Responding to cybersecurity threats is critical in health care, but recent events show that well-meaning responses can create their own havoc.
The WannaCry ransomware attacks that crippled hospitals in the U.K. last week prompted a flurry of large-scale conference calls among government agencies, hospitals and device makers. But some of the calls were held at overlapping times, and others were seen as needing improvement, like the call on which one government official refused to tell listeners what specific medical devices in hospitals were considered at highest risk for infection.
"The nice thing was, people wanted to share information. The bad thing was, they used every venue possible that could be used. It was not coordinated," said Rick Hampton, wireless communication manager with Boston's Partners HealthCare System.
When someone asked what devices were most vulnerable to WannaCry, "the answer that came back was, 'We don't want to tell you that because you will just check that one device and ignore the rest.' Give me a break," he said.
Hampton's critique came on the second day of a two-day workshop on cybersecurity in medical devices held by the Food and Drug Administration in Silver Spring, Md. The comments were couched within the larger observation that government agencies, hospitals and manufacturers alike are still learning the most effective ways to respond to real-time cyber threats in health care.
And there seemed no doubt among the meeting's 300 attendees that a "next attack" is inevitable. The only question is how to prepare.
The WannaCry computer worm, which locks down infected files on Windows machines and demands money to release them, did not appear to explicitly target health care. But the worm's ability to rapidly compromise entire networks from single infected computers meant it was most effective in sectors with highly interconnected systems and organizational complexity that makes them difficult to maintain — like government, education, manufacturing and health care.
Health care's unique constraints create potential for unintended problems, though.
For one, hospitals contain thousands of devices that could potentially be vulnerable in real-time attacks, making it important to quickly understand how to prioritize threat-mitigation efforts. With the WannaCry worm, that information is only now trickling out, a week after the attacks first surfaced.
Forbes has reported that two radiology machines in the U.S. made by Bayer's Medrad subsidiary were affected by the WannaCry virus, but the issues were said to be resolved without further issues.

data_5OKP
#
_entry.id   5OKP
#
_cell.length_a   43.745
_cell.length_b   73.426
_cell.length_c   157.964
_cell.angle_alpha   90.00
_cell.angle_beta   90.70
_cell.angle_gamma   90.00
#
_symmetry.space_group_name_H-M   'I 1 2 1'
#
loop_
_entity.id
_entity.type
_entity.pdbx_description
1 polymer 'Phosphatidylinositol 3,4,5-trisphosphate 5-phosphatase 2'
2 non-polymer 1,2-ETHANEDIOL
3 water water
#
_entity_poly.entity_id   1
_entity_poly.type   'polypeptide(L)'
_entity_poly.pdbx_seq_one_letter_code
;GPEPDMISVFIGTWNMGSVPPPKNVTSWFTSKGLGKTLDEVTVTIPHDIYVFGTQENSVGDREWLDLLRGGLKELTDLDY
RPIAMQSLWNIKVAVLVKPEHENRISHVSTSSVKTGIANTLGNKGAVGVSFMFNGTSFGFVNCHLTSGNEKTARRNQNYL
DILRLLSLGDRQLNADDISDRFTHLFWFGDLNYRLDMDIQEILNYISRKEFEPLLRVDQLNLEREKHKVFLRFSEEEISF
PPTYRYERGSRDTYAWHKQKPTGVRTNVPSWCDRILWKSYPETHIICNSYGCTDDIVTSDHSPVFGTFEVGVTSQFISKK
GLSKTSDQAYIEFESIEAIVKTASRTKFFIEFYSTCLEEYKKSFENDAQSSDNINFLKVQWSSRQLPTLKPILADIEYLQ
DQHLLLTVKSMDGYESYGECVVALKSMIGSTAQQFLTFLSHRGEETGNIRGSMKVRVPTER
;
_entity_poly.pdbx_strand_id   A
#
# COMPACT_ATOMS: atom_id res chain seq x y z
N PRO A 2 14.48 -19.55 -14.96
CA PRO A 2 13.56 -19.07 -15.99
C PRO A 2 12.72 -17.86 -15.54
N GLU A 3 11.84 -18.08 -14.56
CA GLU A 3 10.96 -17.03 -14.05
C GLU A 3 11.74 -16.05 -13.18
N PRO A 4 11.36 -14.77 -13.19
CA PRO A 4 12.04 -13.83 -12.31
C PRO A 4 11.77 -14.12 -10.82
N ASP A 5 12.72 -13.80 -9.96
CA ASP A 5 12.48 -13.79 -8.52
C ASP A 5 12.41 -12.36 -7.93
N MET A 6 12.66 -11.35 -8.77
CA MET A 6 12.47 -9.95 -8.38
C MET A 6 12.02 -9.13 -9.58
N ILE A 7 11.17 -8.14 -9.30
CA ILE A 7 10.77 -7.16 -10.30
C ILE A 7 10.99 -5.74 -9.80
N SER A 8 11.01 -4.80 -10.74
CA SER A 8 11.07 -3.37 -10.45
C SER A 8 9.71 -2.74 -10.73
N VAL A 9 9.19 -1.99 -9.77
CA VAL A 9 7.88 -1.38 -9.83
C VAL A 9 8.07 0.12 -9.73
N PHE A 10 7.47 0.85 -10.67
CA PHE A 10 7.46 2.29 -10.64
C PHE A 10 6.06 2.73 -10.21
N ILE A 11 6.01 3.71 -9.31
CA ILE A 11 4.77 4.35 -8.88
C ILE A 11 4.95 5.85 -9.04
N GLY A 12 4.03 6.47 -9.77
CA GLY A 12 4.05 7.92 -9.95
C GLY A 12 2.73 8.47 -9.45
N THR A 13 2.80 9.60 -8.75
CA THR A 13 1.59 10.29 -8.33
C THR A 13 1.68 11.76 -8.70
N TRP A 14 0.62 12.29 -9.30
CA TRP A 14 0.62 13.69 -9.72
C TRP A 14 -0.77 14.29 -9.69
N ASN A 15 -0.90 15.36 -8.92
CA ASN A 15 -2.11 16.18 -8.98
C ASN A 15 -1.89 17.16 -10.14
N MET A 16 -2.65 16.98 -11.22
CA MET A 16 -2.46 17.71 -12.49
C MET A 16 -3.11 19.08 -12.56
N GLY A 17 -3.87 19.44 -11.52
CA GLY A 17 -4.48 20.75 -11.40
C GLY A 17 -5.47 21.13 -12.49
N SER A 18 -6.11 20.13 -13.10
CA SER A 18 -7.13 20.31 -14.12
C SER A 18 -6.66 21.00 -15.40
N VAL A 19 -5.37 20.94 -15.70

Siemens Medical Solutions USA put out a security bulletin that said unspecified devices in its Healthineers imaging division "may be affected" by the computer worm, though "the exploitability of any such vulnerability depends on the actual configuration and deployment environment of each product."
Device maker BD reported working with its customers to ensure software patches have been made on dozens of its products that use Microsoft Windows operating systems, including Pyxis drug machines.
"At this time, we are actively monitoring the situation and working closely with customers to ensure the appropriate measures are taken to help safeguard our products," the BD security bulletin said.
A common recommendation is to conduct regular network scans and antivirus scans, but those can create their own headaches in hospitals.
One attendee at the FDA meeting recalled a situation where his IT department required all devices be regularly swept for problems, including CT scanners. In at least one case the scan happened unexpectedly during a patient encounter, forcing the clinicians to halt the CT procedure. But the patient already had contrast dye injected for the scan; such dye is considered safe, but it is not risk-free.
Another attendee at the FDA meeting, Michigan-based cybersecurity expert Kevin Fu, said that doing a simple network scan to detect the existence of a device on a network is sometimes enough to disable it.
"No one wants to admit this on camera, but if you scan your whole hospital, chances are you are going to knock something off of your network," Fu said Friday. (The meeting was webcast from a camera in the room.)
Fu addressed another oft-raised concern about unintended consequences of cybersecurity efforts — that talking about vulnerabilities publicly will encourage hackers to exploit them.
There's no industry consensus on exactly when and how a medical device company should communicate potential threats to hospitals, but there is a strong fear that communicating too much could weaponize unexploited vulnerabilities or provide hackers a damage assessment that could be useful for future attacks.
Fu said such fears need to be countered with reality.
"There was a little bit of discussion/argument [at the meeting], doesn't that help the bad guys?" Fu said. "The counterargument is, 'Let's not put our heads in the sand.' … The bad guys are already scanning your network, so shouldn't you be, too?"